Most people know that you have to go through pre-operative assessments before having surgery. During those assessments, doctors will give you a physical examination, measure your vital signs (such as pulse and respiration), and discuss any history that may affect the procedure. What you may not know is that for some operations, it’s best to also undergo a psychological pre-op before the surgery happens to get an accurate idea of what to expect during life post-surgery.
What is A Psychological Pre-Operative Evaluation?
Typically, psychological pre-ops are recommended before surgeries that will significantly change your lifestyle. A prime example – and the one where doctors generally recommend a psychological pre-op the most highly – is bariatric surgery. It’s important to realize that with operations of that magnitude, you will experience lifestyle changes, unfamiliar bodily sensations, and changes in the way your body looks and feels. You also may have to deal with the reality that the people around you will see you differently. Most of them will likely be supportive, but it will be helpful to know how to handle discussions about the changes you are going through.
One of our experienced and trained psychologists will work with your doctor to personalize the contents of your assessment to you. Whether your procedure is bariatric surgery to assist with weight loss, or spinal cord stimulation to help you control chronic back pain, we’ll help you prepare for both the procedure and the lifestyle changes that may happen as a result. We will discuss other programs you’ve tried in the past, your current lifestyle, your social support systems, and general life questions that are applicable to your situation, such as work, education, exercise, and diet.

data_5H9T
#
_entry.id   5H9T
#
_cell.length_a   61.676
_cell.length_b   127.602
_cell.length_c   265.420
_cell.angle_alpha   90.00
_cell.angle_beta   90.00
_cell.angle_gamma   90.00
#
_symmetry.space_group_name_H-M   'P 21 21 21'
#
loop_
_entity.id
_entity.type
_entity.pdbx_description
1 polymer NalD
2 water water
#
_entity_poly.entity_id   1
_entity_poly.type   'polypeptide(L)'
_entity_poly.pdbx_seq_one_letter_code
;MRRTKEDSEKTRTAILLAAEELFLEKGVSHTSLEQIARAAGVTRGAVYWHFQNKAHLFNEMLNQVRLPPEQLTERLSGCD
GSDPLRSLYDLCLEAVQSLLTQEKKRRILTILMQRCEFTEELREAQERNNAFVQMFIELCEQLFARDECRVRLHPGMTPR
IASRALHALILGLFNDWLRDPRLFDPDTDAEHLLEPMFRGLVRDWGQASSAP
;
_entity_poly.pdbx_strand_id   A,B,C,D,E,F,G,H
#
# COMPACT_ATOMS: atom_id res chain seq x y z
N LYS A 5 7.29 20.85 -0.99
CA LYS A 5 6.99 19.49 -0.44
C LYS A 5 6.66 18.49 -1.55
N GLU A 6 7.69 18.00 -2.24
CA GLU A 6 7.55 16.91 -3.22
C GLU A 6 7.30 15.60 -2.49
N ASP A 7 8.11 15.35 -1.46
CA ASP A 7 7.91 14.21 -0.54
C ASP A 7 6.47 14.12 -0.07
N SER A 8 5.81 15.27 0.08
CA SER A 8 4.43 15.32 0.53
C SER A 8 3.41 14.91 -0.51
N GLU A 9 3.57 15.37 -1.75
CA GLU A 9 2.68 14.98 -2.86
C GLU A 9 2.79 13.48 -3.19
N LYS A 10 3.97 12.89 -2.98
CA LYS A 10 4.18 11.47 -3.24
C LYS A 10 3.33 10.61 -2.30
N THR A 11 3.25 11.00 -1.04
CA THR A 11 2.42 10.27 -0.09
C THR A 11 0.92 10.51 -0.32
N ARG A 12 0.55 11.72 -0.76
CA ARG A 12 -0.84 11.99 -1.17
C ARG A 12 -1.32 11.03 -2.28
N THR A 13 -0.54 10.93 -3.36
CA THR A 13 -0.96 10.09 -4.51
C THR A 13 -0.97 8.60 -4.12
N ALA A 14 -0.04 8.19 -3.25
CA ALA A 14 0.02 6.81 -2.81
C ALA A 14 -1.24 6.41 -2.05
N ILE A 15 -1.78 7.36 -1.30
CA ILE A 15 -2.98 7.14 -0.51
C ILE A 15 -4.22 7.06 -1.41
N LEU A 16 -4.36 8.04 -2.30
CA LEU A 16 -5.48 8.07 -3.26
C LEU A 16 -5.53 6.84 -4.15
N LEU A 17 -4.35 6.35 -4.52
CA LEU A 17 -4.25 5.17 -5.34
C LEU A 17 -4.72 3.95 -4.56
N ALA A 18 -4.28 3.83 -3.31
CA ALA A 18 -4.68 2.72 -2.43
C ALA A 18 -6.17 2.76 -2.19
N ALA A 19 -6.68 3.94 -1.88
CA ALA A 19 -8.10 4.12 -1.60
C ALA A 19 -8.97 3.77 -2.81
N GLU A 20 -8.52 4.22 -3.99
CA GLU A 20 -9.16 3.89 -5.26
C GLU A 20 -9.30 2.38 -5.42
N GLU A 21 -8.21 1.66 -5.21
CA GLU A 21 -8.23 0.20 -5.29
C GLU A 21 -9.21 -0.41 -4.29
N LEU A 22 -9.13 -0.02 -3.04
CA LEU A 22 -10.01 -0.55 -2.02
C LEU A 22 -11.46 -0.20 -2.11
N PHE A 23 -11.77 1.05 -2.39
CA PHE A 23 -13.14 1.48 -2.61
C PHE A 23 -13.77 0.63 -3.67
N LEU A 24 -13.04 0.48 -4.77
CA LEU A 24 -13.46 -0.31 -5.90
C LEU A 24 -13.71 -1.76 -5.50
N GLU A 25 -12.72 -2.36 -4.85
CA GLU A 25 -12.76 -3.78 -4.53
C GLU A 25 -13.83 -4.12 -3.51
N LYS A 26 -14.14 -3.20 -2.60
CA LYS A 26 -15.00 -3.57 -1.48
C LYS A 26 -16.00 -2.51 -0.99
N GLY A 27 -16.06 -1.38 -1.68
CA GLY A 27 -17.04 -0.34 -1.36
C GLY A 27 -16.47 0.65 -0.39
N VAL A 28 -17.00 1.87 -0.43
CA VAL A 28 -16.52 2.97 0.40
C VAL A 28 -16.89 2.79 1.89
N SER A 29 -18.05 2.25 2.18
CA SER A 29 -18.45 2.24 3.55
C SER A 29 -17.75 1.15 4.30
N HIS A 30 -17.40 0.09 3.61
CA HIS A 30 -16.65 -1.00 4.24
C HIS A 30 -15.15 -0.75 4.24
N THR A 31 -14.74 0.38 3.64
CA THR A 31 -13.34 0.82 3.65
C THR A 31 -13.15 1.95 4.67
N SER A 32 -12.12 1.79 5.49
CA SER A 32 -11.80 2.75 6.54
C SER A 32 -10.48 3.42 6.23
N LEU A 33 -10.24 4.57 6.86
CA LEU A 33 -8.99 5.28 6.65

Why Do I Need One?
Some surgeries will change your life no matter what. And some conditions, such as pain and overeating, can be aggravated by psychological issues that come with them. Your surgery is only part of a much bigger picture that shapes your overall behavior and quality of life. The more that you and the professionals who help you learn about your habits, body, and the actions that shape your daily life, the more control you will learn to have over them. This will help you recover, receive the optimal benefits of surgery, and give you greater control over your body and everyday habits.